It’s entirely possible to play through Dark Souls and notice absolutely none of the world-building that’s going on in the dangerous areas you trek through. However, once you start paying that little extra bit of attention, you’ll find an insanely deep world, absolutely steeped in its own history and mythology. It’s a game that proves that it pays to be extra attentive; everything from the slightest bit of flavor text on an item description to the gender of a random corpse has meaning and has been placed deliberately.

The opening cutscene outlines the most basic elements of world history in Dark Souls: long ago there were stone dragons that were eventually hunted down by a group of demigods who brought fire (and, as a result, light) to the world. The main demigod was Gwyn, Lord of Sunlight, who had a following of loyal knights. There was also a witch with several daughters, who all excelled at the use of fire magic. There was a massive skeleton creature named Nito, First of the Dead, who seems to have created disease. There was also a skinless dragon named Seath, who betrayed his own kind to help Gwyn hunt them down. Finally, there was the Pygmy, about whom we get little information.

The cutscene doesn’t say much more than that, other than the overview of who you are, which I already mentioned. We later learn from dialog with various characters that the bonfires created by Gwyn eventually started to burn out, worrying the demigods. The original witch apparently decided to create a new source of fire in her city, deep underground, but the experiment failed miserably. The result was the creation of demons, who took over her city as their own. In the actual game, we know this location (and see the effect of the takeover) as Lost Izalith, deep inside the Demon Ruins.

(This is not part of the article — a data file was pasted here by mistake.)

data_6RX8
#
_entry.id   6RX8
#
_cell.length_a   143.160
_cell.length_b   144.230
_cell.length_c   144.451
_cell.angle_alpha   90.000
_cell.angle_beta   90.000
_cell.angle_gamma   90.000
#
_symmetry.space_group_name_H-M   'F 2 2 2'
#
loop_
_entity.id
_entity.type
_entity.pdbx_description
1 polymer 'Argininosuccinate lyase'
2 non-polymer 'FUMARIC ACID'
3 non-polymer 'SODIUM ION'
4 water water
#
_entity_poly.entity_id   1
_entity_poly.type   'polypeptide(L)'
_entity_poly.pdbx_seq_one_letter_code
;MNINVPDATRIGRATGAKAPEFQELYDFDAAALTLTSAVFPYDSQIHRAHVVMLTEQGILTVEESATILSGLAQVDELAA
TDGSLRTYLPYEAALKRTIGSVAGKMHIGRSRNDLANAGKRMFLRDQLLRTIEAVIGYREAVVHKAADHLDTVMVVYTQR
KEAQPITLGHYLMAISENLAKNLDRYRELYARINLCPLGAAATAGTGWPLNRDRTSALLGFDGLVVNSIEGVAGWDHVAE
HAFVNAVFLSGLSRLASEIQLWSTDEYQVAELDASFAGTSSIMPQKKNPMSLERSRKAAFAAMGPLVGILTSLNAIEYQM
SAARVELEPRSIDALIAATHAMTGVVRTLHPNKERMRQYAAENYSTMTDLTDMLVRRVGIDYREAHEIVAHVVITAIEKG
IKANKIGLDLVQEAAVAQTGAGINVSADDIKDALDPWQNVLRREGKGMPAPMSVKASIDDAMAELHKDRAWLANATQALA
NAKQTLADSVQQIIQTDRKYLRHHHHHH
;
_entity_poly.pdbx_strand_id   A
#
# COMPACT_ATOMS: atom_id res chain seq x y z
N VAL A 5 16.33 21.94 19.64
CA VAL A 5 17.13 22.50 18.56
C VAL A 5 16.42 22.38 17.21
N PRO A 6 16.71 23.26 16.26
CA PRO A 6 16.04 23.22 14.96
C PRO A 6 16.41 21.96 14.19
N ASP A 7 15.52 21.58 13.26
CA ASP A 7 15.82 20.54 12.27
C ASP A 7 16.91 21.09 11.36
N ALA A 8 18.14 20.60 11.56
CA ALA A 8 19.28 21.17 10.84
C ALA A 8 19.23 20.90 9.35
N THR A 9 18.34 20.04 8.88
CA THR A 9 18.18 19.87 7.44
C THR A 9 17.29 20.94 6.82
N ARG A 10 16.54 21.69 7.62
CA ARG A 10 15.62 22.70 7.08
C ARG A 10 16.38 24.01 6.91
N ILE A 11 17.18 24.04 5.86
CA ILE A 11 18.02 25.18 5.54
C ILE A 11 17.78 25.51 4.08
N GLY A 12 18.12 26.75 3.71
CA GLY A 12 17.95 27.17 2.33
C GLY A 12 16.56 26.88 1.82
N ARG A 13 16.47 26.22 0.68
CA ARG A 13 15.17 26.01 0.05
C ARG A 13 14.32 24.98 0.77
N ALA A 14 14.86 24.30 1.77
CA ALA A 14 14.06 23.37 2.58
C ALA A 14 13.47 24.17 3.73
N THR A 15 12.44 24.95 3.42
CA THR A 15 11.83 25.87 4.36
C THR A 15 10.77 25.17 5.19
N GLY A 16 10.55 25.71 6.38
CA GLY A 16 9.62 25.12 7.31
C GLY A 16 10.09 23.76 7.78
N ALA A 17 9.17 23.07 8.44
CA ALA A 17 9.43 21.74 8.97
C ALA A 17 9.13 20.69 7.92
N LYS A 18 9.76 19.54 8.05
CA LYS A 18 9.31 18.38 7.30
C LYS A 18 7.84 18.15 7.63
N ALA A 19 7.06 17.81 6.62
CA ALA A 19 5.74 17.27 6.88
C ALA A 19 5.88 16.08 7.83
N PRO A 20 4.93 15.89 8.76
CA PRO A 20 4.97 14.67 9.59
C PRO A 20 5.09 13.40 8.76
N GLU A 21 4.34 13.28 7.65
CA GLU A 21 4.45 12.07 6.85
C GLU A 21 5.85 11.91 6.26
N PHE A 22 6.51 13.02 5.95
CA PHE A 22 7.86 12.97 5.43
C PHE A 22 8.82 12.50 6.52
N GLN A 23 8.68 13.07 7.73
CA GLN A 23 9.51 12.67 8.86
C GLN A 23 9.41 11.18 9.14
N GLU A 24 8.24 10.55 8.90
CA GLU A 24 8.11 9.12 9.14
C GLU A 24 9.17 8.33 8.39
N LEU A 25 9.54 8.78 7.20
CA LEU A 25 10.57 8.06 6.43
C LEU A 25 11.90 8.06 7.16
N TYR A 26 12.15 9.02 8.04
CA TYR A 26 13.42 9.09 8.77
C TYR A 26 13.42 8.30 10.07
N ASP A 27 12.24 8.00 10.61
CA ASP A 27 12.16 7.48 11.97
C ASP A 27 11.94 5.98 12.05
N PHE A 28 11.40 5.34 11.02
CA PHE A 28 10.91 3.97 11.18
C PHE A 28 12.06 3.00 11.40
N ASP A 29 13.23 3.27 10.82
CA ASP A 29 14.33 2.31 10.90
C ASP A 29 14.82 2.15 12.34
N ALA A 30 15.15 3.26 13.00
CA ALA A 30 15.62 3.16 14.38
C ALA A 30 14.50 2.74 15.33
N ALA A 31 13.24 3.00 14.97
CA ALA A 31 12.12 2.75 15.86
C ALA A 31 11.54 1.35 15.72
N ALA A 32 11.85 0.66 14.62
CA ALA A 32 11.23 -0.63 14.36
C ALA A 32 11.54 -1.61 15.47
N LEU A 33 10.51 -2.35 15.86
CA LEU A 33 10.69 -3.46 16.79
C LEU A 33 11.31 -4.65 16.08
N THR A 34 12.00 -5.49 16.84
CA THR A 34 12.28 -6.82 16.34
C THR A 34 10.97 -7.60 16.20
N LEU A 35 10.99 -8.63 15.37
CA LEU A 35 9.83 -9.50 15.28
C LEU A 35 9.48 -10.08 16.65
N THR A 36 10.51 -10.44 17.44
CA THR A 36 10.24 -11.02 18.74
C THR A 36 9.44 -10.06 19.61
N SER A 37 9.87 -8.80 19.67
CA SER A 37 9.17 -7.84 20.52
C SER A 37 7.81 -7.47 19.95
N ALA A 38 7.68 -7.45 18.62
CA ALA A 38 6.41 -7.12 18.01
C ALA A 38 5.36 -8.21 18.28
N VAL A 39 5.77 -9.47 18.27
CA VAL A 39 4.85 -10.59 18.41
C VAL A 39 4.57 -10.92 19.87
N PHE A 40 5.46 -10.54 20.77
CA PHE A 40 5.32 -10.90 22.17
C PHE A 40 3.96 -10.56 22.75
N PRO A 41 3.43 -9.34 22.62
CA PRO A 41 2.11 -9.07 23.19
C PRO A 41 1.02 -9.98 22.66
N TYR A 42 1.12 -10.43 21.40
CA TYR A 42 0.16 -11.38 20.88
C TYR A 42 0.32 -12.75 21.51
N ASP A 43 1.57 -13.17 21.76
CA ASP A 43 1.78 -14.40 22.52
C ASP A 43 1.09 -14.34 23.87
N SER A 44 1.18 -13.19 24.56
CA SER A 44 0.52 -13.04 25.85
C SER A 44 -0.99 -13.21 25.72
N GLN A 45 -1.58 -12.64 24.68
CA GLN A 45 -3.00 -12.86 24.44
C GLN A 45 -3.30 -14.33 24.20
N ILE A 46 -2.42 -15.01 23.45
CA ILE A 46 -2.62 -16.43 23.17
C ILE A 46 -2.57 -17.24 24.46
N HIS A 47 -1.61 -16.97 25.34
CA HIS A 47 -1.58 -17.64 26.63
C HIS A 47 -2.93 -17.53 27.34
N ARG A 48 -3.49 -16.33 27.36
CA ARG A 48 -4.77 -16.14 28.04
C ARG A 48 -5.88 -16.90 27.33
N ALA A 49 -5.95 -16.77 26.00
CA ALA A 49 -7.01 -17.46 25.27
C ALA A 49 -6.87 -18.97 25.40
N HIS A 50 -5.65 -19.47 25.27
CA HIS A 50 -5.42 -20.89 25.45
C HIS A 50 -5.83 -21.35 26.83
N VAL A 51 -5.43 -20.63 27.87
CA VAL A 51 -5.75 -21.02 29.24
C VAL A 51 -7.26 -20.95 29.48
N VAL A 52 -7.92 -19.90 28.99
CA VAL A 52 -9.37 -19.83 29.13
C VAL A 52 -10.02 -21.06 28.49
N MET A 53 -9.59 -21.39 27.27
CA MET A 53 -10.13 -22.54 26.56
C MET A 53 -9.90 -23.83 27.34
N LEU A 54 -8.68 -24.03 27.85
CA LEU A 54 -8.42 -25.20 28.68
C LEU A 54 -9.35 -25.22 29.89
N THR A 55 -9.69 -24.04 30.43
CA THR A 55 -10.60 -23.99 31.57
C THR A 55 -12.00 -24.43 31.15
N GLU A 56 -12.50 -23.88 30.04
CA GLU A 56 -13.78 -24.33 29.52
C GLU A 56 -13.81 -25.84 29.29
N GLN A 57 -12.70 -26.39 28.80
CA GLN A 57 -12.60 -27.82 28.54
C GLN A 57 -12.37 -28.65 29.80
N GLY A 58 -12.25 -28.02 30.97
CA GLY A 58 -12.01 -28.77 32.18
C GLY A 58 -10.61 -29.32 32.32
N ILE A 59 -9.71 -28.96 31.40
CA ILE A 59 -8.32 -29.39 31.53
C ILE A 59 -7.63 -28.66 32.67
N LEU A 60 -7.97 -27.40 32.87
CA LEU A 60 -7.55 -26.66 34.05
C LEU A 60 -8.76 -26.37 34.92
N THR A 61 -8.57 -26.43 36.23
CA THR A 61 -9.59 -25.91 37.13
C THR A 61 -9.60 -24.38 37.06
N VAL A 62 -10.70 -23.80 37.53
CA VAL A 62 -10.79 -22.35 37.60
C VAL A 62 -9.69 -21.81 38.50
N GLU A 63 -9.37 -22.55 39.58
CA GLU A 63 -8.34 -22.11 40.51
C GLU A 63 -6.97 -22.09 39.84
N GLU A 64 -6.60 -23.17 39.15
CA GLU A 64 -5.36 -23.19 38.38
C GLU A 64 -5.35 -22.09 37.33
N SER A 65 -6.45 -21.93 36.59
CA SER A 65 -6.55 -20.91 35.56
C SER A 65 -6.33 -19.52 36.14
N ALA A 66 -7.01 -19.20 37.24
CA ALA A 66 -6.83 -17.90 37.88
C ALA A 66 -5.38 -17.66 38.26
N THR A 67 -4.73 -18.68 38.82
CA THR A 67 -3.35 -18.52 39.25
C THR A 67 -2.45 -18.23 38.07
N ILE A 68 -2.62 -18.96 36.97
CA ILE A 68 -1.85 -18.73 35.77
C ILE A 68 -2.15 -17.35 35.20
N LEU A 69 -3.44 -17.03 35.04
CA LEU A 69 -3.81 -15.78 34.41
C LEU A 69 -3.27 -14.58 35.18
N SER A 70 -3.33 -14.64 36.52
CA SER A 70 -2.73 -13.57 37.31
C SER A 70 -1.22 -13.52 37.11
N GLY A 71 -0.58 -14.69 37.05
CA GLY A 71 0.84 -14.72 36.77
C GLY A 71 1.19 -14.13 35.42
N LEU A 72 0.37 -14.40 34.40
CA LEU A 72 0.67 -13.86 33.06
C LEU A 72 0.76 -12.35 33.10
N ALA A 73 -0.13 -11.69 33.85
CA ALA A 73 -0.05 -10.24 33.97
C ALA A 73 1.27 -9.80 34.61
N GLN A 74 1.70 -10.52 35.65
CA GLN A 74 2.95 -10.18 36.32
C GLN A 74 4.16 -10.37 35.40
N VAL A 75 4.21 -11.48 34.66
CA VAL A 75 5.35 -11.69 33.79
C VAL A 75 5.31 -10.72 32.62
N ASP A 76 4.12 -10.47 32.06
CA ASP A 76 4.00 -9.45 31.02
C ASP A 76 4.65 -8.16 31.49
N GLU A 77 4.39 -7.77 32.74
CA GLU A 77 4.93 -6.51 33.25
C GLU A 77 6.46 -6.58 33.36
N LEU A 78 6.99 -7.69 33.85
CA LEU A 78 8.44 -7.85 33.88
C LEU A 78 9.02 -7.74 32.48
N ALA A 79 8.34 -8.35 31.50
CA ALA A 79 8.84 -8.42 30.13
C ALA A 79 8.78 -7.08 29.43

That brings us to one of the very first examples of visual storytelling I noticed during my time with Dark Souls. It’s mentioned at some point that Gwyn decided to battle the demons and took a handful of his best knights with him, leaving many others behind to guard his own city (the in-game location of Anor Londo). As anyone who’s fought tooth-and-nail to beat Dark Souls knows, Anor Londo is populated by fancy Silver Knights. These enemies are, in fact, the soldiers Gwyn left behind to protect his city (and his daughter). What makes this an interesting example of visual storytelling? We’ve been fighting knights wearing the exact same armor set, scattered throughout the world below Anor Londo. The difference is that the knights we’ve fought prior to the Silver Knights all appear to be a charred black color. As it turns out, the Black Knights we fight in the ruins of mankind’s civilization are the knights that Gwyn took with him to battle the demons. The game tells us through a few item descriptions that the knights who battled demons with Gwyn were charred black by the demons’ flaming attacks.

Dark Souls

Much more than ‘just another boss.’